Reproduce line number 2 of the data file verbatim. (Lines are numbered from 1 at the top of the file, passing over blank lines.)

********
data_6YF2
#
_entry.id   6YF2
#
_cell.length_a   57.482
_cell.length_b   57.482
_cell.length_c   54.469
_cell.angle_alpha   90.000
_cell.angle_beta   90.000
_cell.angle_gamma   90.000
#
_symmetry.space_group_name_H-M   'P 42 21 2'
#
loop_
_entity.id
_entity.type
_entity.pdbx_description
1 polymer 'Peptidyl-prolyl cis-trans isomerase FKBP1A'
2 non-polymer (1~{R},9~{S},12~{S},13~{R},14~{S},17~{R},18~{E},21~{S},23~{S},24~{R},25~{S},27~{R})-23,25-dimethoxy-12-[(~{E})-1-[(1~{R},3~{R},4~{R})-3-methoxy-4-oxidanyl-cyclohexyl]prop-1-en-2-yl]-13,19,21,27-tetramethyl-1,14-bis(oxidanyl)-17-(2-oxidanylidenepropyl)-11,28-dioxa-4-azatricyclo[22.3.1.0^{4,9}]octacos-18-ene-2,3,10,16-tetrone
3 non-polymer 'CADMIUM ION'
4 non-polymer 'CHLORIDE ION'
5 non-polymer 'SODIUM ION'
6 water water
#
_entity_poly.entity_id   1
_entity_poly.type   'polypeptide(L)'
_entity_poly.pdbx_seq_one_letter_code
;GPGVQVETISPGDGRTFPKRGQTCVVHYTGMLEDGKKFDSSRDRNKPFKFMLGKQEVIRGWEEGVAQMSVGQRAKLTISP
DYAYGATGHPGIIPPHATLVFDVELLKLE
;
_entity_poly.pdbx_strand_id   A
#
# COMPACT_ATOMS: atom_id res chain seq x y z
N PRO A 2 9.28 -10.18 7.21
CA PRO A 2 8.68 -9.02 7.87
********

#